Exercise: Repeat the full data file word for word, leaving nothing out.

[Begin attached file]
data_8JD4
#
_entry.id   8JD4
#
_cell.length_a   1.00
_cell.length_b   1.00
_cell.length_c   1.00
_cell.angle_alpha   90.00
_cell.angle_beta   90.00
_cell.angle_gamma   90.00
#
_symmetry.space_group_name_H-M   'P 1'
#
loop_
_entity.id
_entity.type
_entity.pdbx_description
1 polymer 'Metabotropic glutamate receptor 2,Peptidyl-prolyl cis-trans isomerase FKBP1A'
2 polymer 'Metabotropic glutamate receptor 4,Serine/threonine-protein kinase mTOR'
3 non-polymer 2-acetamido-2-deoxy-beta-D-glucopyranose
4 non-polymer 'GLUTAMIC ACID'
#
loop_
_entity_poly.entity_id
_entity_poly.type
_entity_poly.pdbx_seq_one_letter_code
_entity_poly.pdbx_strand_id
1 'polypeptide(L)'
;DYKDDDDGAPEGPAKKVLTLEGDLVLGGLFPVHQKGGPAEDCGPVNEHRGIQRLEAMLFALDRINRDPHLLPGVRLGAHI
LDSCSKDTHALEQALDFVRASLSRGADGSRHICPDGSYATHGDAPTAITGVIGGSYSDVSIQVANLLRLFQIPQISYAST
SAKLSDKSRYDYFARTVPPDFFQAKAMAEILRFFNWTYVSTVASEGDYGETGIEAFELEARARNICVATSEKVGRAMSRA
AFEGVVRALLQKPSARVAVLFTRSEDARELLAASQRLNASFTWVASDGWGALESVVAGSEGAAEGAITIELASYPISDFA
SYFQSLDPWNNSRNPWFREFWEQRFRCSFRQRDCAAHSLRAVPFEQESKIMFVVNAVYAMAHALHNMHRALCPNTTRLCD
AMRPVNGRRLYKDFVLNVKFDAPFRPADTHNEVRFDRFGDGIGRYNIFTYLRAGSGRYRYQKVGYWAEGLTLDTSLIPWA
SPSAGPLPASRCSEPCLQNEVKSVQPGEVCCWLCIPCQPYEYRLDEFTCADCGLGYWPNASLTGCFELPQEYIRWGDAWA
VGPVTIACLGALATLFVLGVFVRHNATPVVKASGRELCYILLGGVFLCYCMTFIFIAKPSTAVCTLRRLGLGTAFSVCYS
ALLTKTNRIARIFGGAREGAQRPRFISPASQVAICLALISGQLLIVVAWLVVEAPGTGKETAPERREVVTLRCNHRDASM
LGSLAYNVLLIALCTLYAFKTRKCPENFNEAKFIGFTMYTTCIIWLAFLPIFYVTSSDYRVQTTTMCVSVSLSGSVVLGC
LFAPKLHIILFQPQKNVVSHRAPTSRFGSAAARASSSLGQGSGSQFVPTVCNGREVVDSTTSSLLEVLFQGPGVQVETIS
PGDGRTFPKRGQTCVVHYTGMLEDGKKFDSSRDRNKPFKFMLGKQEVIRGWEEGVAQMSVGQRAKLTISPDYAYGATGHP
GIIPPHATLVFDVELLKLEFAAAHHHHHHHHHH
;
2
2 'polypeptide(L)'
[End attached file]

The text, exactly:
data_8JD4
#
_entry.id   8JD4
#
_cell.length_a   1.00
_cell.length_b   1.00
_cell.length_c   1.00
_cell.angle_alpha   90.00
_cell.angle_beta   90.00
_cell.angle_gamma   90.00
#
_symmetry.space_group_name_H-M   'P 1'
#
loop_
_entity.id
_entity.type
_entity.pdbx_description
1 polymer 'Metabotropic glutamate receptor 2,Peptidyl-prolyl cis-trans isomerase FKBP1A'
2 polymer 'Metabotropic glutamate receptor 4,Serine/threonine-protein kinase mTOR'
3 non-polymer 2-acetamido-2-deoxy-beta-D-glucopyranose
4 non-polymer 'GLUTAMIC ACID'
#
loop_
_entity_poly.entity_id
_entity_poly.type
_entity_poly.pdbx_seq_one_letter_code
_entity_poly.pdbx_strand_id
1 'polypeptide(L)'
;DYKDDDDGAPEGPAKKVLTLEGDLVLGGLFPVHQKGGPAEDCGPVNEHRGIQRLEAMLFALDRINRDPHLLPGVRLGAHI
LDSCSKDTHALEQALDFVRASLSRGADGSRHICPDGSYATHGDAPTAITGVIGGSYSDVSIQVANLLRLFQIPQISYAST
SAKLSDKSRYDYFARTVPPDFFQAKAMAEILRFFNWTYVSTVASEGDYGETGIEAFELEARARNICVATSEKVGRAMSRA
AFEGVVRALLQKPSARVAVLFTRSEDARELLAASQRLNASFTWVASDGWGALESVVAGSEGAAEGAITIELASYPISDFA
SYFQSLDPWNNSRNPWFREFWEQRFRCSFRQRDCAAHSLRAVPFEQESKIMFVVNAVYAMAHALHNMHRALCPNTTRLCD
AMRPVNGRRLYKDFVLNVKFDAPFRPADTHNEVRFDRFGDGIGRYNIFTYLRAGSGRYRYQKVGYWAEGLTLDTSLIPWA
SPSAGPLPASRCSEPCLQNEVKSVQPGEVCCWLCIPCQPYEYRLDEFTCADCGLGYWPNASLTGCFELPQEYIRWGDAWA
VGPVTIACLGALATLFVLGVFVRHNATPVVKASGRELCYILLGGVFLCYCMTFIFIAKPSTAVCTLRRLGLGTAFSVCYS
ALLTKTNRIARIFGGAREGAQRPRFISPASQVAICLALISGQLLIVVAWLVVEAPGTGKETAPERREVVTLRCNHRDASM
LGSLAYNVLLIALCTLYAFKTRKCPENFNEAKFIGFTMYTTCIIWLAFLPIFYVTSSDYRVQTTTMCVSVSLSGSVVLGC
LFAPKLHIILFQPQKNVVSHRAPTSRFGSAAARASSSLGQGSGSQFVPTVCNGREVVDSTTSSLLEVLFQGPGVQVETIS
PGDGRTFPKRGQTCVVHYTGMLEDGKKFDSSRDRNKPFKFMLGKQEVIRGWEEGVAQMSVGQRAKLTISPDYAYGATGHP
GIIPPHATLVFDVELLKLEFAAAHHHHHHHHHH
;
2
2 'polypeptide(L)'